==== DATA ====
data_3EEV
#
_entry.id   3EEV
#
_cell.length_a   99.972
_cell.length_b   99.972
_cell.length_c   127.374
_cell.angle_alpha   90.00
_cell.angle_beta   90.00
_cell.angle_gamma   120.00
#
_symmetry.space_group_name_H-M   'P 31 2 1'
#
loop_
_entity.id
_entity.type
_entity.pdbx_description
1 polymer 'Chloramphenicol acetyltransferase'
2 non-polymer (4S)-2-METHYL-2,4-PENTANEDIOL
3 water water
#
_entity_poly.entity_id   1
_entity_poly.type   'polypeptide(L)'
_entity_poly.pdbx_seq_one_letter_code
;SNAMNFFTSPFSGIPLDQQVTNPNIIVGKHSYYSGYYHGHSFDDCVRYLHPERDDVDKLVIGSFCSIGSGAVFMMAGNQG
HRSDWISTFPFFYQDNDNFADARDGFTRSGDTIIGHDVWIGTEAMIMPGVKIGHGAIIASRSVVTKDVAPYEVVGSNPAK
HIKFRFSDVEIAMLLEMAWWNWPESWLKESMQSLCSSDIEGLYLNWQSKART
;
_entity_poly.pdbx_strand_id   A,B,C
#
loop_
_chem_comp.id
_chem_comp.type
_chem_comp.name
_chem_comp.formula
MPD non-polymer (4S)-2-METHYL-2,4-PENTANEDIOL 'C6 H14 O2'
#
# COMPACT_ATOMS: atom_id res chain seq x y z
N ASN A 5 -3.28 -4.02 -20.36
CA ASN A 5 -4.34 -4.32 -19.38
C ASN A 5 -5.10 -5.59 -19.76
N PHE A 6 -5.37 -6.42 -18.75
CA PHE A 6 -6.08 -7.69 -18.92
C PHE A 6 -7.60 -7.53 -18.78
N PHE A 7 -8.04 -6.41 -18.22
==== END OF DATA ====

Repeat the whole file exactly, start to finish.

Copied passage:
data_3EEV
#
_entry.id   3EEV
#
_cell.length_a   99.972
_cell.length_b   99.972
_cell.length_c   127.374
_cell.angle_alpha   90.00
_cell.angle_beta   90.00
_cell.angle_gamma   120.00
#
_symmetry.space_group_name_H-M   'P 31 2 1'
#
loop_
_entity.id
_entity.type
_entity.pdbx_description
1 polymer 'Chloramphenicol acetyltransferase'
2 non-polymer (4S)-2-METHYL-2,4-PENTANEDIOL
3 water water
#
_entity_poly.entity_id   1
_entity_poly.type   'polypeptide(L)'
_entity_poly.pdbx_seq_one_letter_code
;SNAMNFFTSPFSGIPLDQQVTNPNIIVGKHSYYSGYYHGHSFDDCVRYLHPERDDVDKLVIGSFCSIGSGAVFMMAGNQG
HRSDWISTFPFFYQDNDNFADARDGFTRSGDTIIGHDVWIGTEAMIMPGVKIGHGAIIASRSVVTKDVAPYEVVGSNPAK
HIKFRFSDVEIAMLLEMAWWNWPESWLKESMQSLCSSDIEGLYLNWQSKART
;
_entity_poly.pdbx_strand_id   A,B,C
#
loop_
_chem_comp.id
_chem_comp.type
_chem_comp.name
_chem_comp.formula
MPD non-polymer (4S)-2-METHYL-2,4-PENTANEDIOL 'C6 H14 O2'
#
# COMPACT_ATOMS: atom_id res chain seq x y z
N ASN A 5 -3.28 -4.02 -20.36
CA ASN A 5 -4.34 -4.32 -19.38
C ASN A 5 -5.10 -5.59 -19.76
N PHE A 6 -5.37 -6.42 -18.75
CA PHE A 6 -6.08 -7.69 -18.92
C PHE A 6 -7.60 -7.53 -18.78
N PHE A 7 -8.04 -6.41 -18.22